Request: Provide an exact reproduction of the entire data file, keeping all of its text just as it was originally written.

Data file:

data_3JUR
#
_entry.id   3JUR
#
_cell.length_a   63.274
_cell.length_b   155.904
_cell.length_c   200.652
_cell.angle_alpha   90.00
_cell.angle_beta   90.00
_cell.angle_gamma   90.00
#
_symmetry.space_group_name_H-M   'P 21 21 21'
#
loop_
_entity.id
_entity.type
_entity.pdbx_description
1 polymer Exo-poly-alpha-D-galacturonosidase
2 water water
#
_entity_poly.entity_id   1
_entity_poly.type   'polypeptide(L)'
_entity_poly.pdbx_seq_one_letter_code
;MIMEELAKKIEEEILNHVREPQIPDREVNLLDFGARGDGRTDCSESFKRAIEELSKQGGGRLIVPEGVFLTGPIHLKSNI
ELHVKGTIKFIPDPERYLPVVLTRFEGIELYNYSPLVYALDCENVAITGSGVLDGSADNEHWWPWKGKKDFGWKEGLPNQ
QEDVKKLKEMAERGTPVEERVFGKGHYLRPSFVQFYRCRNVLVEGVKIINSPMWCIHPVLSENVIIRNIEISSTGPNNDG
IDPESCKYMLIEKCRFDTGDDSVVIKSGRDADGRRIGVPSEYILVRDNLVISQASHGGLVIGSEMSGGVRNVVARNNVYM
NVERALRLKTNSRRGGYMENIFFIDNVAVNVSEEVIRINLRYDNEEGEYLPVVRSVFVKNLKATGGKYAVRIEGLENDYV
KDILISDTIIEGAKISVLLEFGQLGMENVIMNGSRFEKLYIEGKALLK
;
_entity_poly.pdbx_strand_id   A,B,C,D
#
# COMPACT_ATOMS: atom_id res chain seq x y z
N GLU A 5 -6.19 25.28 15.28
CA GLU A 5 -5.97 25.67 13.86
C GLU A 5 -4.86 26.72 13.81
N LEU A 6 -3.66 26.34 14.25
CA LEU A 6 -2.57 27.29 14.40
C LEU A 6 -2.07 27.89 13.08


data_3JUR
#
_entry.id   3JUR
#
_cell.length_a   63.274
_cell.length_b   155.904
_cell.length_c   200.652
_cell.angle_alpha   90.00
_cell.angle_beta   90.00
_cell.angle_gamma   90.00
#
_symmetry.space_group_name_H-M   'P 21 21 21'
#
loop_
_entity.id
_entity.type
_entity.pdbx_description
1 polymer Exo-poly-alpha-D-galacturonosidase
2 water water
#
_entity_poly.entity_id   1
_entity_poly.type   'polypeptide(L)'
_entity_poly.pdbx_seq_one_letter_code
;MIMEELAKKIEEEILNHVREPQIPDREVNLLDFGARGDGRTDCSESFKRAIEELSKQGGGRLIVPEGVFLTGPIHLKSNI
ELHVKGTIKFIPDPERYLPVVLTRFEGIELYNYSPLVYALDCENVAITGSGVLDGSADNEHWWPWKGKKDFGWKEGLPNQ
QEDVKKLKEMAERGTPVEERVFGKGHYLRPSFVQFYRCRNVLVEGVKIINSPMWCIHPVLSENVIIRNIEISSTGPNNDG
IDPESCKYMLIEKCRFDTGDDSVVIKSGRDADGRRIGVPSEYILVRDNLVISQASHGGLVIGSEMSGGVRNVVARNNVYM
NVERALRLKTNSRRGGYMENIFFIDNVAVNVSEEVIRINLRYDNEEGEYLPVVRSVFVKNLKATGGKYAVRIEGLENDYV
KDILISDTIIEGAKISVLLEFGQLGMENVIMNGSRFEKLYIEGKALLK
;
_entity_poly.pdbx_strand_id   A,B,C,D
#
# COMPACT_ATOMS: atom_id res chain seq x y z
N GLU A 5 -6.19 25.28 15.28
CA GLU A 5 -5.97 25.67 13.86
C GLU A 5 -4.86 26.72 13.81
N LEU A 6 -3.66 26.34 14.25
CA LEU A 6 -2.57 27.29 14.40
C LEU A 6 -2.07 27.89 13.08